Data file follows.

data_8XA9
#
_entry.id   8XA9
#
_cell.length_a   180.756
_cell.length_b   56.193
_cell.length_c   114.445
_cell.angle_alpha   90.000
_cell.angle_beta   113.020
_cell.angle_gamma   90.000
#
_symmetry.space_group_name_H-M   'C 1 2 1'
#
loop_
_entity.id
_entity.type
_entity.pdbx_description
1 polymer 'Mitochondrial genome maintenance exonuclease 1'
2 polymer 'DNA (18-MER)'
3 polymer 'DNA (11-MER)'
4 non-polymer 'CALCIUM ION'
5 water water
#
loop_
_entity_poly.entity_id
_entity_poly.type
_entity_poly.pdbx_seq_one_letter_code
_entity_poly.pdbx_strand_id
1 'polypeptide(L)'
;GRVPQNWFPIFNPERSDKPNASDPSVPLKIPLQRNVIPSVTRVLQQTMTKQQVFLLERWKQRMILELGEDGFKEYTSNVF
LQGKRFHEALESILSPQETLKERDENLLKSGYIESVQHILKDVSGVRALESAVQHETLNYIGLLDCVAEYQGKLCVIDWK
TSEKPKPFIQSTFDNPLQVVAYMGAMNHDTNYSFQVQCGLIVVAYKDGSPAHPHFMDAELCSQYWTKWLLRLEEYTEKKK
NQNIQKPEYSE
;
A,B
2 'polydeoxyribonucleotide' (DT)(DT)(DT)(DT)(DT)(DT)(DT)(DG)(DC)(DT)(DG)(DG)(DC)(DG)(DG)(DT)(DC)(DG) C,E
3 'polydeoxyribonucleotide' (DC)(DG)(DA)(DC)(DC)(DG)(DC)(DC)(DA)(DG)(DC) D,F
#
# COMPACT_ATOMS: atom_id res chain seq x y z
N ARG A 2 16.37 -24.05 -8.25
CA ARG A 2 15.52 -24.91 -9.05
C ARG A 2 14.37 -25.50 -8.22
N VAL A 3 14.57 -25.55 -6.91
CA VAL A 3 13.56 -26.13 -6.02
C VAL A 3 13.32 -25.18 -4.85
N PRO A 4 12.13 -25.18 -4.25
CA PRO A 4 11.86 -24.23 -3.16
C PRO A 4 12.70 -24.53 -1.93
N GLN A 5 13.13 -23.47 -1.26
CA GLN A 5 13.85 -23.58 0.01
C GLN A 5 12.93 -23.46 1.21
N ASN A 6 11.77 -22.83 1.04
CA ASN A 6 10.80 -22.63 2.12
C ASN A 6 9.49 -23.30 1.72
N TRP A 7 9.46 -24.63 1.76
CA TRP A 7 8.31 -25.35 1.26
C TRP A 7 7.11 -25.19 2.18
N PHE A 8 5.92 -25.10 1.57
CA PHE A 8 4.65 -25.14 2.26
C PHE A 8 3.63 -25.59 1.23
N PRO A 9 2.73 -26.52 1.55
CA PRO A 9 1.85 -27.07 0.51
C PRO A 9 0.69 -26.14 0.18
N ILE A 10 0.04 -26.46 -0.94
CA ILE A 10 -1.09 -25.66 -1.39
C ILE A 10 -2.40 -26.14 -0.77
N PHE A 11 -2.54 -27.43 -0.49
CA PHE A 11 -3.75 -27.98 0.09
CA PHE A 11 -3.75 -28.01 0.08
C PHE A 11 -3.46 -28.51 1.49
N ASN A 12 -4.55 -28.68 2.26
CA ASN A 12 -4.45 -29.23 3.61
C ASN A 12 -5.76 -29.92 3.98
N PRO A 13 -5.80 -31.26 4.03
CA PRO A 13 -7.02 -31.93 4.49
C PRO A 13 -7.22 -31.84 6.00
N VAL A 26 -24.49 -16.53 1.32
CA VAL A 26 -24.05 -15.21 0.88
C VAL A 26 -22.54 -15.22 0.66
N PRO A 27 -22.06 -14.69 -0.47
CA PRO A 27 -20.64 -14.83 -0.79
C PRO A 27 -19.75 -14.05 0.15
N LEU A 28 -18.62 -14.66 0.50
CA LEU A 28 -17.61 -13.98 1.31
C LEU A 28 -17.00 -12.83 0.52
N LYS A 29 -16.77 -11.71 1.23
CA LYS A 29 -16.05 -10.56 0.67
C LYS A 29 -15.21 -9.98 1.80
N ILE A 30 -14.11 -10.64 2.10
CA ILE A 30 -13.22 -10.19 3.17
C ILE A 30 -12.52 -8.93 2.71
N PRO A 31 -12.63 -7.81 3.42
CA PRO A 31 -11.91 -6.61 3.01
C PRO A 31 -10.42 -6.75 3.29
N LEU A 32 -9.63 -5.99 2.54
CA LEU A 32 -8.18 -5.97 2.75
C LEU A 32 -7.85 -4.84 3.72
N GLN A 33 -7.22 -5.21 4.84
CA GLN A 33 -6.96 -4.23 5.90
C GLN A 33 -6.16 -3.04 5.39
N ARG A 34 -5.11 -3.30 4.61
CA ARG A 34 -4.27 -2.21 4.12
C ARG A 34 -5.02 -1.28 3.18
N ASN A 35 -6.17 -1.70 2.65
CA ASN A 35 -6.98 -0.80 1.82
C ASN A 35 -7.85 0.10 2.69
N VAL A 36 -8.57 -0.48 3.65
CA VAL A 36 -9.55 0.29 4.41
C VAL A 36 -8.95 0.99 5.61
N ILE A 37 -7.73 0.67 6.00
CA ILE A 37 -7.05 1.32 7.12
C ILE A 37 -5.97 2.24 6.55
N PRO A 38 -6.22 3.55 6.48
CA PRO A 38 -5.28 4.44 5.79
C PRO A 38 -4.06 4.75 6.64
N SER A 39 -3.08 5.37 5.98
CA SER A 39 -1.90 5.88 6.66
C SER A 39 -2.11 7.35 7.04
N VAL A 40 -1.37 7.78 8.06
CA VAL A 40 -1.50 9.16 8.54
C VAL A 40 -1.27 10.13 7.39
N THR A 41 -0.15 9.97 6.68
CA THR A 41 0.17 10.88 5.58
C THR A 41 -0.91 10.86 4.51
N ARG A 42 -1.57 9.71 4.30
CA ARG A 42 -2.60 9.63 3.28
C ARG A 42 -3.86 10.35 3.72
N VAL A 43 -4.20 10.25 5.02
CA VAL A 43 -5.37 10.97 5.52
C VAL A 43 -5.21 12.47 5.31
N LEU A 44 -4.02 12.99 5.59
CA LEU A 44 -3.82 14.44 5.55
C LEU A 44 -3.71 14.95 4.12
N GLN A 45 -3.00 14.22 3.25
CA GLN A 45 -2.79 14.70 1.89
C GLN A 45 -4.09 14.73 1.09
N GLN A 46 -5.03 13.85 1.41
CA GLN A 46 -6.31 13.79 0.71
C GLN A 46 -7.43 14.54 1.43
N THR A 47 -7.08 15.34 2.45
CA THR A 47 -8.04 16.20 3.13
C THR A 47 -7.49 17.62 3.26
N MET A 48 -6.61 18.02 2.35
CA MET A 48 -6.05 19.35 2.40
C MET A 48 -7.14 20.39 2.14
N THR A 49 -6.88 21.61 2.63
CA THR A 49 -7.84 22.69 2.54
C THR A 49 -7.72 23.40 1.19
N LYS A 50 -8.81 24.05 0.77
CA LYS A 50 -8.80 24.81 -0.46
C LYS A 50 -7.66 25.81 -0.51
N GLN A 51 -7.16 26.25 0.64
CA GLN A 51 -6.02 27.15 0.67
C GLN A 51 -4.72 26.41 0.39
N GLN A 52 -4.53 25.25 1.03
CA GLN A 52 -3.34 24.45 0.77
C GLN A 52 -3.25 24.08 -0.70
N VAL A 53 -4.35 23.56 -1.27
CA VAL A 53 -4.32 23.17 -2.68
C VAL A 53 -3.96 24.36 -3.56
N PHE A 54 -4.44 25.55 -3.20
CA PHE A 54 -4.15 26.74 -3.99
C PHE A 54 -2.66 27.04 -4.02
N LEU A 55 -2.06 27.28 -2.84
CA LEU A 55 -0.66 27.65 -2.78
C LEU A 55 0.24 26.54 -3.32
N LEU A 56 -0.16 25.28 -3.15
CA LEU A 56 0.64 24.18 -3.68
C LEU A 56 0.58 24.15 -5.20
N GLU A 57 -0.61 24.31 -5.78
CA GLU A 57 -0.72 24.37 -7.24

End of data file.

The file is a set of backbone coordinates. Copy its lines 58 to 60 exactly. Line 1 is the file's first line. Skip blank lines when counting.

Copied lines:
N PHE A 8 5.92 -25.10 1.57
CA PHE A 8 4.65 -25.14 2.26
C PHE A 8 3.63 -25.59 1.23